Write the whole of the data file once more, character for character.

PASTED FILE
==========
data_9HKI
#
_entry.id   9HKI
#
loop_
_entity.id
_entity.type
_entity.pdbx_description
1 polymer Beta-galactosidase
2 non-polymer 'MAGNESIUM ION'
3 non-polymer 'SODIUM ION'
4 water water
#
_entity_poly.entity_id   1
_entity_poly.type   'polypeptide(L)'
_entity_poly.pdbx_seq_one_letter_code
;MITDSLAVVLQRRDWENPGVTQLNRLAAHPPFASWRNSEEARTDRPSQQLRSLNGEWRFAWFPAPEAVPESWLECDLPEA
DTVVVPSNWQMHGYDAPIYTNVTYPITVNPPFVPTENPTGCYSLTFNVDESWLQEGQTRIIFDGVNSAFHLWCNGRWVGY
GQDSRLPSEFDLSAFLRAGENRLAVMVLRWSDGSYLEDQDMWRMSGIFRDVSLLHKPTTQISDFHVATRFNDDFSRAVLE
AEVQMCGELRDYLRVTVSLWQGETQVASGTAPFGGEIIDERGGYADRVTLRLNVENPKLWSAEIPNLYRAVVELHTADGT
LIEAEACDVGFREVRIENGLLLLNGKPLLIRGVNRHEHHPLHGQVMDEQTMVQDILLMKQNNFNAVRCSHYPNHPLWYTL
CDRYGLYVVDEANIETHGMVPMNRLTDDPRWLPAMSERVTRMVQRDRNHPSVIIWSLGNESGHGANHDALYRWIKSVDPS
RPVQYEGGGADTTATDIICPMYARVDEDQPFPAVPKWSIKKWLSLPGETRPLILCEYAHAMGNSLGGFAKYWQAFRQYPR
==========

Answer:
data_9HKI
#
_entry.id   9HKI
#
loop_
_entity.id
_entity.type
_entity.pdbx_description
1 polymer Beta-galactosidase
2 non-polymer 'MAGNESIUM ION'
3 non-polymer 'SODIUM ION'
4 water water
#
_entity_poly.entity_id   1
_entity_poly.type   'polypeptide(L)'
_entity_poly.pdbx_seq_one_letter_code
;MITDSLAVVLQRRDWENPGVTQLNRLAAHPPFASWRNSEEARTDRPSQQLRSLNGEWRFAWFPAPEAVPESWLECDLPEA
DTVVVPSNWQMHGYDAPIYTNVTYPITVNPPFVPTENPTGCYSLTFNVDESWLQEGQTRIIFDGVNSAFHLWCNGRWVGY
GQDSRLPSEFDLSAFLRAGENRLAVMVLRWSDGSYLEDQDMWRMSGIFRDVSLLHKPTTQISDFHVATRFNDDFSRAVLE
AEVQMCGELRDYLRVTVSLWQGETQVASGTAPFGGEIIDERGGYADRVTLRLNVENPKLWSAEIPNLYRAVVELHTADGT
LIEAEACDVGFREVRIENGLLLLNGKPLLIRGVNRHEHHPLHGQVMDEQTMVQDILLMKQNNFNAVRCSHYPNHPLWYTL
CDRYGLYVVDEANIETHGMVPMNRLTDDPRWLPAMSERVTRMVQRDRNHPSVIIWSLGNESGHGANHDALYRWIKSVDPS
RPVQYEGGGADTTATDIICPMYARVDEDQPFPAVPKWSIKKWLSLPGETRPLILCEYAHAMGNSLGGFAKYWQAFRQYPR